It’s finally Spring. Time to clean up the Winter mess, bring your yard to life, and maybe add some fresh new ideas to your home and gardens. You may wonder if there is any project that can make your propane tank stand out less. There it is, in all its industrial glory, in your yard, for all to see. If you’ve ever been thinking about that, here are a few commonly asked questions and ideas for making it a little less obvious.
Is It Legal to Paint a Propane Tank?
Yes, it is legal to paint your propane tank. It’s important to remember that you can only paint propane tanks that you own. You are not allowed to paint a propane tank that you are leasing from a propane company. If you are unsure, please call your propane provider.
Is It Safe To Paint a Propane Tank?
Yes, it is safe to paint your propane tank. However, you can only use specific colors and paint. You’ll need to stick with light, reflective tones so the tank doesn’t increase temperature in the hot Summer sun. Use exterior paints that will weather well. Please check with your propane provider for any applicable precautions or rules applicable.
How Can I hide a propane tank?
- Plant a “privacy screen” around your propane tank.
When designing your landscape with an above-ground propane tank, this means breaking up a large, solid white object on a field (typically) of green.
One reliable creative solution that we like is to build a natural screen with plants that have enough size and volume to “support” the tank, but that have lots of branches and foliage moving in several directions so as not to emphasize the bulk of the tank itself.
Use plants and shrubs that provide volume, texture, and height to beautify your landscape while tastefully keeping your tank from view. Have fun and experiment!
- Place an actual fence in front of the propane tank.
Another popular and effective strategy is to block the propane tank with a fence or other barrier. Here, too, remember the safety guidelines about enclosures, and be mindful of the idea that less is more: Fencing your tank inside four walls will only draw more attention to it. Alternatively, a single wall — or two walls, either parallel to each other on either side of the tank or forming a corner around one end of the tank — can add an elegant, rustic, quaint aesthetic to the garden while preserving your home’s curb appeal.
Again, safety is paramount here. Do not enclose the tank entirely. We also don’t recommend boxes or crates for hiding the tank. These methods restrict ventilation of propane fumes and pose a safety hazard.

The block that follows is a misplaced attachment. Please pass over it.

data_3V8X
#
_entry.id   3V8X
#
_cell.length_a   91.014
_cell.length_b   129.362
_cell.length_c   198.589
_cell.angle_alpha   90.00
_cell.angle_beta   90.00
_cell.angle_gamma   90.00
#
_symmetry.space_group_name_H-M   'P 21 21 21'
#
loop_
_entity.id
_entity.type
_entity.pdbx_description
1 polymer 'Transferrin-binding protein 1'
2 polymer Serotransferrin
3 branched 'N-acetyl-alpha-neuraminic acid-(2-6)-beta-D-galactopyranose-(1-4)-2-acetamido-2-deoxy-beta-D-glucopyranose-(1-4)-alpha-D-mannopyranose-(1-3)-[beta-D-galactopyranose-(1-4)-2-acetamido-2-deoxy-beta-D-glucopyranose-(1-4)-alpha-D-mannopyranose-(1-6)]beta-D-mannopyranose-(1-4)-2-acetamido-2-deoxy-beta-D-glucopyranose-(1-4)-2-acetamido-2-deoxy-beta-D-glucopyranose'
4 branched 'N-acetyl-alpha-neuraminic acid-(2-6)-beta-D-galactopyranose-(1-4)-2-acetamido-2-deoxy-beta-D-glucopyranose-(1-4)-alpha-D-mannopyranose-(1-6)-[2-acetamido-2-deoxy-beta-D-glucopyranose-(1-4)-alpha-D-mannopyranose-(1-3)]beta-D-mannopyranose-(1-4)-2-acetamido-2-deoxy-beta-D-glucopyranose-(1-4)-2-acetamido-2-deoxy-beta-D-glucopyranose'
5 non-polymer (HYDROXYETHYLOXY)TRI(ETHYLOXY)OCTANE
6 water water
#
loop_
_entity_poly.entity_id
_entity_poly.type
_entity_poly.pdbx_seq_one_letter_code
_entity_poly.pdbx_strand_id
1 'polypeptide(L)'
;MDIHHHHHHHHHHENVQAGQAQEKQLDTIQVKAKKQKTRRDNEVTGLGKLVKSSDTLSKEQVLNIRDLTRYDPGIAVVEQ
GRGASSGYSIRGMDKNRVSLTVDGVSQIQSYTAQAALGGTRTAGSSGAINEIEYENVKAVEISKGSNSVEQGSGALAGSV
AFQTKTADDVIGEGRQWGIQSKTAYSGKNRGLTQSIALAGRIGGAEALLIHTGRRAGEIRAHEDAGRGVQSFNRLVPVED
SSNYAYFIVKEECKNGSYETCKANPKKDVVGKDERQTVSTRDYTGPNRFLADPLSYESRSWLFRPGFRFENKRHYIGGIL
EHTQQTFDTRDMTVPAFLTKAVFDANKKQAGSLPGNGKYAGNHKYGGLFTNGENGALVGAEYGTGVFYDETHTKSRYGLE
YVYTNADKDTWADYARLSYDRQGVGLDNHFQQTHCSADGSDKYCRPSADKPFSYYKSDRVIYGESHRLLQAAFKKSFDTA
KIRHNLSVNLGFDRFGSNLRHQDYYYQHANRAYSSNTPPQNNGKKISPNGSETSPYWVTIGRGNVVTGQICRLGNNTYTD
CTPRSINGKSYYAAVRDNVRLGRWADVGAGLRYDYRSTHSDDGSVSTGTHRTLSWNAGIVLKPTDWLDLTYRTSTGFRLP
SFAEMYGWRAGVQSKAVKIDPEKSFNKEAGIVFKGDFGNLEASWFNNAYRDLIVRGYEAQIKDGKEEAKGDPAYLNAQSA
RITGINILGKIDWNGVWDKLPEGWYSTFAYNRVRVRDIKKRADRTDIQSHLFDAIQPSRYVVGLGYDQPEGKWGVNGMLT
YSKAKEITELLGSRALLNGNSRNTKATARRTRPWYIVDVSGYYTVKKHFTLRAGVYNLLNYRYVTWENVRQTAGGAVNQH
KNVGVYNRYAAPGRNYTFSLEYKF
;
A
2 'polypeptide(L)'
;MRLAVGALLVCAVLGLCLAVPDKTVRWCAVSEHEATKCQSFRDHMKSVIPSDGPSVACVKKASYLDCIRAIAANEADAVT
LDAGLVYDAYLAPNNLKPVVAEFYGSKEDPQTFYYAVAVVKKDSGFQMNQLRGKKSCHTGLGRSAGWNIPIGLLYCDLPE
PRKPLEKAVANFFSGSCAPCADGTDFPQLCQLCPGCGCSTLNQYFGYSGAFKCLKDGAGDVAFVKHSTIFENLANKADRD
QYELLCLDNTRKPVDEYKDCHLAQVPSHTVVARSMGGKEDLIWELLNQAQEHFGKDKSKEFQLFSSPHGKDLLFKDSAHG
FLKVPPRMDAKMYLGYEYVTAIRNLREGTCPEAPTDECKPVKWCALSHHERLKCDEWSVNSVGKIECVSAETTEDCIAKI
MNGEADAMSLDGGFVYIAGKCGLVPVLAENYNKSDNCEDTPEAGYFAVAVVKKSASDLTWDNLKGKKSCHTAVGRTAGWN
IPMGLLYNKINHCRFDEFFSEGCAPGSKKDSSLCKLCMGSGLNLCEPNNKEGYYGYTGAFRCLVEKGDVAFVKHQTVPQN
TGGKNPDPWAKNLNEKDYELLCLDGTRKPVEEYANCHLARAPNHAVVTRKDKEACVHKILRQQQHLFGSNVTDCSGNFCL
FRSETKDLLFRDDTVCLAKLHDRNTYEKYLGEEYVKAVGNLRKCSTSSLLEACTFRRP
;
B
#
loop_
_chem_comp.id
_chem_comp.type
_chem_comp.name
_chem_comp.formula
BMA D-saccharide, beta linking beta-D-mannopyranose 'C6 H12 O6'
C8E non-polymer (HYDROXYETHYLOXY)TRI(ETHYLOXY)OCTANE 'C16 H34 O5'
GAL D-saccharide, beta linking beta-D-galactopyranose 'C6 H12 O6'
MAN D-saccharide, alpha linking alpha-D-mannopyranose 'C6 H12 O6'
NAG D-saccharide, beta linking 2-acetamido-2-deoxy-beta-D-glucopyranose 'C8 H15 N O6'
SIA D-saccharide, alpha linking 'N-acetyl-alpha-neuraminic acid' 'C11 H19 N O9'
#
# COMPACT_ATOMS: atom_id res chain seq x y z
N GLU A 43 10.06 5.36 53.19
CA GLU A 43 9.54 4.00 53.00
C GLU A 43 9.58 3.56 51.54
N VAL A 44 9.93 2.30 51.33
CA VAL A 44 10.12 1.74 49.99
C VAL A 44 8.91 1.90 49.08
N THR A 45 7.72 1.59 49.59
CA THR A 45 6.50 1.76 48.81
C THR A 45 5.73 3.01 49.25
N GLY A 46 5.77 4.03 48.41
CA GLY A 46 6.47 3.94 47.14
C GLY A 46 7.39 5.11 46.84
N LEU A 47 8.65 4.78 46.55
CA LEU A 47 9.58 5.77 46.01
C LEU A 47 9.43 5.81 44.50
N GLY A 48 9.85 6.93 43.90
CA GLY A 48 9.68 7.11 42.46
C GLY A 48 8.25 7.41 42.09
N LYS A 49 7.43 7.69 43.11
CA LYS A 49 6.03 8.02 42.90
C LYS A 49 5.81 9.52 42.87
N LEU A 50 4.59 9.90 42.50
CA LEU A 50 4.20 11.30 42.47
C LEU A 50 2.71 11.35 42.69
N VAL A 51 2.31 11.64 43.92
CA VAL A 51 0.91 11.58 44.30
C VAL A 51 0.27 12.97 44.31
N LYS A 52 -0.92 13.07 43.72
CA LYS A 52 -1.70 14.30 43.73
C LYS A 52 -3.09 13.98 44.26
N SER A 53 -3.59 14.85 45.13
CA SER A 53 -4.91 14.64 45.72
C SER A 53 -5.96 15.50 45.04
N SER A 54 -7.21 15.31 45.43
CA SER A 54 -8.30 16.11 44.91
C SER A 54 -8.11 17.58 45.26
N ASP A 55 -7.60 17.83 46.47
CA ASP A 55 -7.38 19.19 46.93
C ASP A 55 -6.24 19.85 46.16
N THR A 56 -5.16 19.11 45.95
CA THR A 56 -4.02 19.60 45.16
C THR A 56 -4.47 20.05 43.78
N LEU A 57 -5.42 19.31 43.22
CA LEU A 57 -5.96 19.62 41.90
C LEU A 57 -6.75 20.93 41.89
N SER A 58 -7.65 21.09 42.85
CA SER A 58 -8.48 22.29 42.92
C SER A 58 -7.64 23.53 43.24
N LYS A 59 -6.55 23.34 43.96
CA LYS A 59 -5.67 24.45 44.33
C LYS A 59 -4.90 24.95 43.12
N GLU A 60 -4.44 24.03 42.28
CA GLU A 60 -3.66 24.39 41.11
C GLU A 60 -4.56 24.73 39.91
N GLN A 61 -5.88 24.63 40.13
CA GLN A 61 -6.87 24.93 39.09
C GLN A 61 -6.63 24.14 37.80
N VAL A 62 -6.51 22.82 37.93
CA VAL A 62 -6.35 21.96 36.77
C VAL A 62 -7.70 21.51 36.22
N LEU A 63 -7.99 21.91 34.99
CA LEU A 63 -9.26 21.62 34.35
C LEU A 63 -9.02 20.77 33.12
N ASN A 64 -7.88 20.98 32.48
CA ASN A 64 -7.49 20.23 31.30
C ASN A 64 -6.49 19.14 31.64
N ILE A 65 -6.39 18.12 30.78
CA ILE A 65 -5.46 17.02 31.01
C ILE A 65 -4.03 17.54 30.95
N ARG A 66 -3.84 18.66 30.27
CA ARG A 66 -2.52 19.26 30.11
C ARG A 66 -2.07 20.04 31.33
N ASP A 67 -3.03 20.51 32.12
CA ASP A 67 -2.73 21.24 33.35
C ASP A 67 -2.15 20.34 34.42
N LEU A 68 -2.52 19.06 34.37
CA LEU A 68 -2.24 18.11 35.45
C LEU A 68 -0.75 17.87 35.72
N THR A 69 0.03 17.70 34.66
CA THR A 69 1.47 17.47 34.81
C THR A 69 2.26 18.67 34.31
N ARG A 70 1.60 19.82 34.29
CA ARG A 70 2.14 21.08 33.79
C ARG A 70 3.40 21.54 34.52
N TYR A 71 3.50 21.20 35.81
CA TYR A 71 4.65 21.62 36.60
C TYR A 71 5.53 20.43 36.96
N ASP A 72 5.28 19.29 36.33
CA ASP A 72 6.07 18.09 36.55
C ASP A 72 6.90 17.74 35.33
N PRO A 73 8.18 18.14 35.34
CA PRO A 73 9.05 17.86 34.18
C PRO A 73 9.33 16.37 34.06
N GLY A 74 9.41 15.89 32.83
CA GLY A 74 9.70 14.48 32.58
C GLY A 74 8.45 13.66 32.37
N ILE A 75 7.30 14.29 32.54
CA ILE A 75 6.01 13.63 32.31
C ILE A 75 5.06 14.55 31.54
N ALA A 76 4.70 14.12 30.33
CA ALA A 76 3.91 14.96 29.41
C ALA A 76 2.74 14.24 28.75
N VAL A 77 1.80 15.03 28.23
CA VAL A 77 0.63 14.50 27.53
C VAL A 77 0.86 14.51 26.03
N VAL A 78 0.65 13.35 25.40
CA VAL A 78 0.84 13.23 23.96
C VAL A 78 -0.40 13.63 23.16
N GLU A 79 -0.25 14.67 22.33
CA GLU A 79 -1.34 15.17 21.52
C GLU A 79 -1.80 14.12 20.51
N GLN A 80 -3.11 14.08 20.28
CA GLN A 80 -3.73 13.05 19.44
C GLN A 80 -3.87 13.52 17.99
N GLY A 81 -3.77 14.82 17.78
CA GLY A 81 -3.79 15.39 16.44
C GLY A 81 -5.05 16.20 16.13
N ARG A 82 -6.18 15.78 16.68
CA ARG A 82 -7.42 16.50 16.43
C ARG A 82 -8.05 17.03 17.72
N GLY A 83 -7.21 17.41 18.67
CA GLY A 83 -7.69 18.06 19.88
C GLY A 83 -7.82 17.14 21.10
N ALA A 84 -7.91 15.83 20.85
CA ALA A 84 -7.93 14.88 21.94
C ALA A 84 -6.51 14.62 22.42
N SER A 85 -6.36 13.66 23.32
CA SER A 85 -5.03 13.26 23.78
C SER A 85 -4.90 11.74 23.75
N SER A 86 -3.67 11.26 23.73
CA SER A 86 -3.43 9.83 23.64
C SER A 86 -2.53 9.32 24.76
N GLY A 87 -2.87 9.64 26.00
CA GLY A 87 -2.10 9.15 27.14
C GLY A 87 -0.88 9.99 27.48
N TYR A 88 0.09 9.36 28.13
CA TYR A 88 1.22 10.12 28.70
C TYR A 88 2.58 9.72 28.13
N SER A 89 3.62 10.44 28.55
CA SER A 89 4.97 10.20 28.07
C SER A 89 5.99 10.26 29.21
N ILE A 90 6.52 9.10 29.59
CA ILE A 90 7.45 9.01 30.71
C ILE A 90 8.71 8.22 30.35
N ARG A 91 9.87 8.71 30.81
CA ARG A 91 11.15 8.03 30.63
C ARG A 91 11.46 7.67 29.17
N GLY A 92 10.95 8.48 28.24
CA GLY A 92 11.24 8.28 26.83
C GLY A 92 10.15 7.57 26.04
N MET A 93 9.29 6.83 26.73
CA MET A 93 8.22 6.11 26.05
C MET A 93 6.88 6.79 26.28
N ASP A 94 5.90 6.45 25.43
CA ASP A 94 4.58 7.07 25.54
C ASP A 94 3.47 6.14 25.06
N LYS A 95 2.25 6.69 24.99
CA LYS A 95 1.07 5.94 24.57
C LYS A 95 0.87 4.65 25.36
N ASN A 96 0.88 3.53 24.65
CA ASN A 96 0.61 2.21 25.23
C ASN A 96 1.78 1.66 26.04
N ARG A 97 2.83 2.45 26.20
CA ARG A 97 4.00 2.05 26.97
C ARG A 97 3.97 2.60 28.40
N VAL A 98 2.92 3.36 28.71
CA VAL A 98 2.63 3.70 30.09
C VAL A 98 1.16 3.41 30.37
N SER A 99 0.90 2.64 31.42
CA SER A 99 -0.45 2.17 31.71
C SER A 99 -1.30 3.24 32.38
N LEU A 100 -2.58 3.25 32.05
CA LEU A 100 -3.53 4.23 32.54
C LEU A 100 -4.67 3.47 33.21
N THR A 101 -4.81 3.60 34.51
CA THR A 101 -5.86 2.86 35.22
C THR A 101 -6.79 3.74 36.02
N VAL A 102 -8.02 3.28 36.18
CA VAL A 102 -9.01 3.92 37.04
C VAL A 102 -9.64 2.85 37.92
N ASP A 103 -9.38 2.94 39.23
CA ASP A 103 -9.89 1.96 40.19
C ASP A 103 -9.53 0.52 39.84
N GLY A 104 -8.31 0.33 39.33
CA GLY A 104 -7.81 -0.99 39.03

Leave plenty of space around the tank — and around your plants.
- Can I plant over underground tanks?
When landscaping over underground propane tanks, you have even more freedom. You can plant almost anything except trees next to or over a propane tank. The tanks are placed deep enough into the ground that most root systems aren’t likely to affect them.
As with above-ground tanks you have to leave room for filling up and for the release valve. Access does not necessarily mean keeping the area bare, especially when it comes to landscaping over underground tanks. Hardy groundcovers such as pachysandra, mondo grass, creeping thyme, or phlox provide beautiful color and texture that will help cloak your tank cover — and they’re tough enough to step on occasionally.
Just as there are strict safety regulations around where your tank is placed, the rules for safety, use, and access when putting anything near the tank are equally important. Here are the rules you’ll need to be aware of:
- Do not plant or place anything less than five feet away from any part of an above-ground tank. This keeps objects away from the tank that might restrict ventilation and allows technicians to access the tank when needed.
- Do not fully enclose the tank. No matter how far you place the walls of the enclosure from the tank, it is never okay to enclose your propane tank. Don’t place it in a fully enclosed fence, box, crate, or other device designed to hide a propane tank. These methods restrict ventilation of propane fumes and pose a safety hazard.
- Do not block tank access. If you have an underground propane tank, the lid must be clearly visible and accessible. For above-ground tanks, make sure nothing restricts access to any visible tank valves or openings.
- Always leave clear access to the propane tank. Technicians need an open path to the tank, for both maintenance and repairs and when refilling.
If you have any questions, please call us and we can help guide you.filed under: General